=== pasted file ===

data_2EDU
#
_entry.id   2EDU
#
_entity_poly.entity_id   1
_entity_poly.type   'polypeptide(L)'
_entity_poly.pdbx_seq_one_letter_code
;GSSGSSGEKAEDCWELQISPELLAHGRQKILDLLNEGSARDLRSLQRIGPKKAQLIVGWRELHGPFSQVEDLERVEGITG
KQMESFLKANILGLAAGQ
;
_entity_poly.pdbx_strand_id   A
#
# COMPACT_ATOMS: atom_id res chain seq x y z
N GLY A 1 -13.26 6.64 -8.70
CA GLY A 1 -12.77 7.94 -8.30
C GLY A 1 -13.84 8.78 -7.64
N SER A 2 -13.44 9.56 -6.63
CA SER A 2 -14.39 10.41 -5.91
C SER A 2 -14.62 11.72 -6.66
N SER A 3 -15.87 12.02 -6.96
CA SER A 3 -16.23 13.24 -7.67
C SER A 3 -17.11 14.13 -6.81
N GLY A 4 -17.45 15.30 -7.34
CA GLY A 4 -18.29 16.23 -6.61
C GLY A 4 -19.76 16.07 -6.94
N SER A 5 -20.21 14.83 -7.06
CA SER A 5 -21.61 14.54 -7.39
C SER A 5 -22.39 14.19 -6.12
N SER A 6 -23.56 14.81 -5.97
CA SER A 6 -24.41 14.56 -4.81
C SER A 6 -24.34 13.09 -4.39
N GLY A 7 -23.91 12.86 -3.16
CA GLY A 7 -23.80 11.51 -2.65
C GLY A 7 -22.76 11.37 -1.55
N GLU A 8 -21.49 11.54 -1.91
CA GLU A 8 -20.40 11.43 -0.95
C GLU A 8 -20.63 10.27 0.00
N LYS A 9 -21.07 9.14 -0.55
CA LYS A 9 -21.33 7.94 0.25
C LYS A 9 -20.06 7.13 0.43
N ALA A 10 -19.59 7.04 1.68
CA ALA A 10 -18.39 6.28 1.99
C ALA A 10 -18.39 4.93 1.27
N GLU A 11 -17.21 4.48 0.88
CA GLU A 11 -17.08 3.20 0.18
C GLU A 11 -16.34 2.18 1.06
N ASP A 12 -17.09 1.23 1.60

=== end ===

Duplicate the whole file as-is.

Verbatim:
data_2EDU
#
_entry.id   2EDU
#
_entity_poly.entity_id   1
_entity_poly.type   'polypeptide(L)'
_entity_poly.pdbx_seq_one_letter_code
;GSSGSSGEKAEDCWELQISPELLAHGRQKILDLLNEGSARDLRSLQRIGPKKAQLIVGWRELHGPFSQVEDLERVEGITG
KQMESFLKANILGLAAGQ
;
_entity_poly.pdbx_strand_id   A
#
# COMPACT_ATOMS: atom_id res chain seq x y z
N GLY A 1 -13.26 6.64 -8.70
CA GLY A 1 -12.77 7.94 -8.30
C GLY A 1 -13.84 8.78 -7.64
N SER A 2 -13.44 9.56 -6.63
CA SER A 2 -14.39 10.41 -5.91
C SER A 2 -14.62 11.72 -6.66
N SER A 3 -15.87 12.02 -6.96
CA SER A 3 -16.23 13.24 -7.67
C SER A 3 -17.11 14.13 -6.81
N GLY A 4 -17.45 15.30 -7.34
CA GLY A 4 -18.29 16.23 -6.61
C GLY A 4 -19.76 16.07 -6.94
N SER A 5 -20.21 14.83 -7.06
CA SER A 5 -21.61 14.54 -7.39
C SER A 5 -22.39 14.19 -6.12
N SER A 6 -23.56 14.81 -5.97
CA SER A 6 -24.41 14.56 -4.81
C SER A 6 -24.34 13.09 -4.39
N GLY A 7 -23.91 12.86 -3.16
CA GLY A 7 -23.80 11.51 -2.65
C GLY A 7 -22.76 11.37 -1.55
N GLU A 8 -21.49 11.54 -1.91
CA GLU A 8 -20.40 11.43 -0.95
C GLU A 8 -20.63 10.27 0.00
N LYS A 9 -21.07 9.14 -0.55
CA LYS A 9 -21.33 7.94 0.25
C LYS A 9 -20.06 7.13 0.43
N ALA A 10 -19.59 7.04 1.68
CA ALA A 10 -18.39 6.28 1.99
C ALA A 10 -18.39 4.93 1.27
N GLU A 11 -17.21 4.48 0.88
CA GLU A 11 -17.08 3.20 0.18
C GLU A 11 -16.34 2.18 1.06
N ASP A 12 -17.09 1.23 1.60